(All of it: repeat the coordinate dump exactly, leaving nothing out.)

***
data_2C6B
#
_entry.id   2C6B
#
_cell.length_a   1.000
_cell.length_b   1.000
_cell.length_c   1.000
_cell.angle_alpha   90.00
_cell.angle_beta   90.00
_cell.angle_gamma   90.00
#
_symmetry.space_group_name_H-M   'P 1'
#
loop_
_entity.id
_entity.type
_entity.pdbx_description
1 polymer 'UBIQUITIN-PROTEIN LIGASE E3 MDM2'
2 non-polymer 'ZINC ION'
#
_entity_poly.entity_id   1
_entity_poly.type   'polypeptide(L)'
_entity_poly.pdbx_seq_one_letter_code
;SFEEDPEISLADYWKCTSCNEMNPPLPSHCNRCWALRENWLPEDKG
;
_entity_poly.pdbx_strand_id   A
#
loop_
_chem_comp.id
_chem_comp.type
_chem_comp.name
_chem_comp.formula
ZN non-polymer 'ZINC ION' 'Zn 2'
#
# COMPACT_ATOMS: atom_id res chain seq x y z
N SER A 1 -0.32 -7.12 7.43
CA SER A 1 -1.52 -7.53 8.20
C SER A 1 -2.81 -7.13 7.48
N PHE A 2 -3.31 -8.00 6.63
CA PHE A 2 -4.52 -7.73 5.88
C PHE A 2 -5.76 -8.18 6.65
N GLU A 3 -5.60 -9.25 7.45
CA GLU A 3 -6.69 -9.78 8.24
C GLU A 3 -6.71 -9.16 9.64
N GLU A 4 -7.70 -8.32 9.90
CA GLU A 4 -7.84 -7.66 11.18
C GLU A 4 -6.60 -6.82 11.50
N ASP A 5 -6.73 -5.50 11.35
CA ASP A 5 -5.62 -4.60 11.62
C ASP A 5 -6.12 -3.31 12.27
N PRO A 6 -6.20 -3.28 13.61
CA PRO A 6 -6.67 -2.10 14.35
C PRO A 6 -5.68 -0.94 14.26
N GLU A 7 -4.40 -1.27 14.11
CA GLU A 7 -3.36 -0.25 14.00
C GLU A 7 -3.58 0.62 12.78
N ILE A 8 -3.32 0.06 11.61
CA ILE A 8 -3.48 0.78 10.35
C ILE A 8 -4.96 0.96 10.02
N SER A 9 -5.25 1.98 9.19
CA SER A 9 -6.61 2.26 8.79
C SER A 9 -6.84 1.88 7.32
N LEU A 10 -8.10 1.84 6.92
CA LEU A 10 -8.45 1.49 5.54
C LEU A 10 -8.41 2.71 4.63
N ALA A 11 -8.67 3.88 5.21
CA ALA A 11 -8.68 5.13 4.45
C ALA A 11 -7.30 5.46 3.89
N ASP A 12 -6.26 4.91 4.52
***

data_2C6B
#
_entry.id   2C6B
#
_cell.length_a   1.000
_cell.length_b   1.000
_cell.length_c   1.000
_cell.angle_alpha   90.00
_cell.angle_beta   90.00
_cell.angle_gamma   90.00
#
_symmetry.space_group_name_H-M   'P 1'
#
loop_
_entity.id
_entity.type
_entity.pdbx_description
1 polymer 'UBIQUITIN-PROTEIN LIGASE E3 MDM2'
2 non-polymer 'ZINC ION'
#
_entity_poly.entity_id   1
_entity_poly.type   'polypeptide(L)'
_entity_poly.pdbx_seq_one_letter_code
;SFEEDPEISLADYWKCTSCNEMNPPLPSHCNRCWALRENWLPEDKG
;
_entity_poly.pdbx_strand_id   A
#
loop_
_chem_comp.id
_chem_comp.type
_chem_comp.name
_chem_comp.formula
ZN non-polymer 'ZINC ION' 'Zn 2'
#
# COMPACT_ATOMS: atom_id res chain seq x y z
N SER A 1 -0.32 -7.12 7.43
CA SER A 1 -1.52 -7.53 8.20
C SER A 1 -2.81 -7.13 7.48
N PHE A 2 -3.31 -8.00 6.63
CA PHE A 2 -4.52 -7.73 5.88
C PHE A 2 -5.76 -8.18 6.65
N GLU A 3 -5.60 -9.25 7.45
CA GLU A 3 -6.69 -9.78 8.24
C GLU A 3 -6.71 -9.16 9.64
N GLU A 4 -7.70 -8.32 9.90
CA GLU A 4 -7.84 -7.66 11.18
C GLU A 4 -6.60 -6.82 11.50
N ASP A 5 -6.73 -5.50 11.35
CA ASP A 5 -5.62 -4.60 11.62
C ASP A 5 -6.12 -3.31 12.27
N PRO A 6 -6.20 -3.28 13.61
CA PRO A 6 -6.67 -2.10 14.35
C PRO A 6 -5.68 -0.94 14.26
N GLU A 7 -4.40 -1.27 14.11
CA GLU A 7 -3.36 -0.25 14.00
C GLU A 7 -3.58 0.62 12.78
N ILE A 8 -3.32 0.06 11.61
CA ILE A 8 -3.48 0.78 10.35
C ILE A 8 -4.96 0.96 10.02
N SER A 9 -5.25 1.98 9.19
CA SER A 9 -6.61 2.26 8.79
C SER A 9 -6.84 1.88 7.32
N LEU A 10 -8.10 1.84 6.92
CA LEU A 10 -8.45 1.49 5.54
C LEU A 10 -8.41 2.71 4.63
N ALA A 11 -8.67 3.88 5.21
CA ALA A 11 -8.68 5.13 4.45
C ALA A 11 -7.30 5.46 3.89
N ASP A 12 -6.26 4.91 4.52